[FONT=Arial, Helvetica, sans-serif][SIZE=-1]The first full-scale archaeological investigation of the region took place in 1941 in Aspero, when Gordon R. Willey and John M. Corbert of Harvard investigated a salt marsh at the mouth of the Supe. They found a big trash heap and a multiroomed building with no pottery and a few maize cobs under the pounded clay floor. They wondered how maize could have been cultivated in a salt marsh and why these people could have agriculture, yet no pottery. Willey and Corbett also found six mounds, some of them nearly five metres tall. They were catalogued as "natural eminences of sand". Thirty years later, Willey, in the company of Michael E. Moseley, revisited the site and realised that these "natural eminences" were in fact "temple-type platform mounds". He also realised there might have been as many as seventeen such mounds, all of which Willey had missed on his first exploration of the site. "It is an excellent, if embarrassing, example of not being able to find what you are not looking for", he commented later. As to its age: carbondating revealed that Aspero could go back to 3000 BC, whereby samples from a nearby site even revealed a date of 4900 BC. Those objective findings were nevertheless seen as impossible - far too old with "what was known" and hence not accepted.[/SIZE][/FONT]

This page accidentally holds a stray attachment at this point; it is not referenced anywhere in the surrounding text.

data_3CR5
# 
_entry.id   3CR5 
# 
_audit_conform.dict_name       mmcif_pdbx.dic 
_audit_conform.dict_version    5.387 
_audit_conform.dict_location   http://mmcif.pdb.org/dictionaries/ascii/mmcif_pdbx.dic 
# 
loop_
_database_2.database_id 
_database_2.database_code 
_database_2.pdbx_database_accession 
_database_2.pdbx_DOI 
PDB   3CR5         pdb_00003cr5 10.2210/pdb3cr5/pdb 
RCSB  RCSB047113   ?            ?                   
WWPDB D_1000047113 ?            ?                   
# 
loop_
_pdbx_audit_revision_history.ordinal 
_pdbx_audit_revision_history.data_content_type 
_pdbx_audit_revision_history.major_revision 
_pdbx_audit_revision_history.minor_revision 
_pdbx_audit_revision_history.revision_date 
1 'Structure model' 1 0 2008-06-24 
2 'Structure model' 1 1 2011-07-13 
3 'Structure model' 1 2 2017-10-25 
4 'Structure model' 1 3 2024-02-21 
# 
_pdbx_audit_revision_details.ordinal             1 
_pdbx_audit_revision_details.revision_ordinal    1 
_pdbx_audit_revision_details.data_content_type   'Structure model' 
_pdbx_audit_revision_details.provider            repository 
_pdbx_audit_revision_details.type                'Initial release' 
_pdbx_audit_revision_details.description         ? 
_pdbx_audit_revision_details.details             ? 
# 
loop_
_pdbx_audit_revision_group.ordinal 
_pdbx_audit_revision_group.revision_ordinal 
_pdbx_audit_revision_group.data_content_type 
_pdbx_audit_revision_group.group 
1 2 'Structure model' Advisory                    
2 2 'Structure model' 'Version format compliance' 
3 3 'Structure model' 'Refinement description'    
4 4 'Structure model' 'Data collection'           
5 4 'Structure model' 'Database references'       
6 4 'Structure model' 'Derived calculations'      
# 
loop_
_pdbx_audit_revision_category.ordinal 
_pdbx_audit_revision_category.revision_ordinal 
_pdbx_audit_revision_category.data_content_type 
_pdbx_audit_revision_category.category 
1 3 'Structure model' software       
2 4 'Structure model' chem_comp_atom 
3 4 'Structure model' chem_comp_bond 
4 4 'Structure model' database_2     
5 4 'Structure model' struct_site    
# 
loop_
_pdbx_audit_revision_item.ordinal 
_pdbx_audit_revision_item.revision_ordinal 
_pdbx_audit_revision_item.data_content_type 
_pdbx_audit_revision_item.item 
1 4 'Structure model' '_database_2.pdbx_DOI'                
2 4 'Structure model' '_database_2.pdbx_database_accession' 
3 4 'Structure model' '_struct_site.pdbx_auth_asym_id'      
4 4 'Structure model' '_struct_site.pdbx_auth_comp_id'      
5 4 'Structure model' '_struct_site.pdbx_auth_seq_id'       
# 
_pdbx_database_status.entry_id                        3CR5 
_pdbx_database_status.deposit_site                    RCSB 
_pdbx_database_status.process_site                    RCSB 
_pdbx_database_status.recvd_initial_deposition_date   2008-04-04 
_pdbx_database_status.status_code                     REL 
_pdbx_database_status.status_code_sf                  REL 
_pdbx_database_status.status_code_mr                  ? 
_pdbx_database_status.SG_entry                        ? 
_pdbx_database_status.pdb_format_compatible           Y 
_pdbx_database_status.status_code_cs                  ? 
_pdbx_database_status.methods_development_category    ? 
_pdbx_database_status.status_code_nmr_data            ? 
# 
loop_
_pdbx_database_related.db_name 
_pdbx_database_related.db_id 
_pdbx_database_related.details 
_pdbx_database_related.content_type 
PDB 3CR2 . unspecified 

[FONT=Arial, Helvetica, sans-serif][SIZE=-1][​IMG]Caral is located 14 miles inland from Aspero. Even though Caral was discovered in 1905, it was quickly forgotten as the site rendered no gold or even ceramics. It required the arrival of Ruth Shady Solis in Caral in 1994 before a genuine paradigm shift would occur. She is a member of the Archaeological Museum of the National University of San Marcos in Lima. Since 1996, she has co-operated with Jonathan Haas, of the American Field Museum. Together, they have found a 150-acre array of earthworks, which includes six large platform mounds, one twenty metres high and more than one hundred on a side. But Shady Solis did not make the same mistake Willey had made: she felt that the “pyramids” were just that: they were not natural hills, as some of her predecessor had catalogued the structures of Caral. Her subsequent research led to the announcement, in the magazine Science on April 27, 2001, of the carbon dating of the site, which revealed that Caral had been founded before 2600 BC. The "impossible" carbondating results of Aspero now seemed more likely... and Caral had become the oldest city in the "New" World, older than the Gizeh pyramids. [/SIZE][/FONT][FONT=Arial, Helvetica, sans-serif][SIZE=-1]What is Caral like? The site is in fact so old that it predates the ceramic period, the reason why no pottery was found. Its importance resides in its domestication of plants, especially cotton, but also beans, squashes and guava. [/SIZE][/FONT]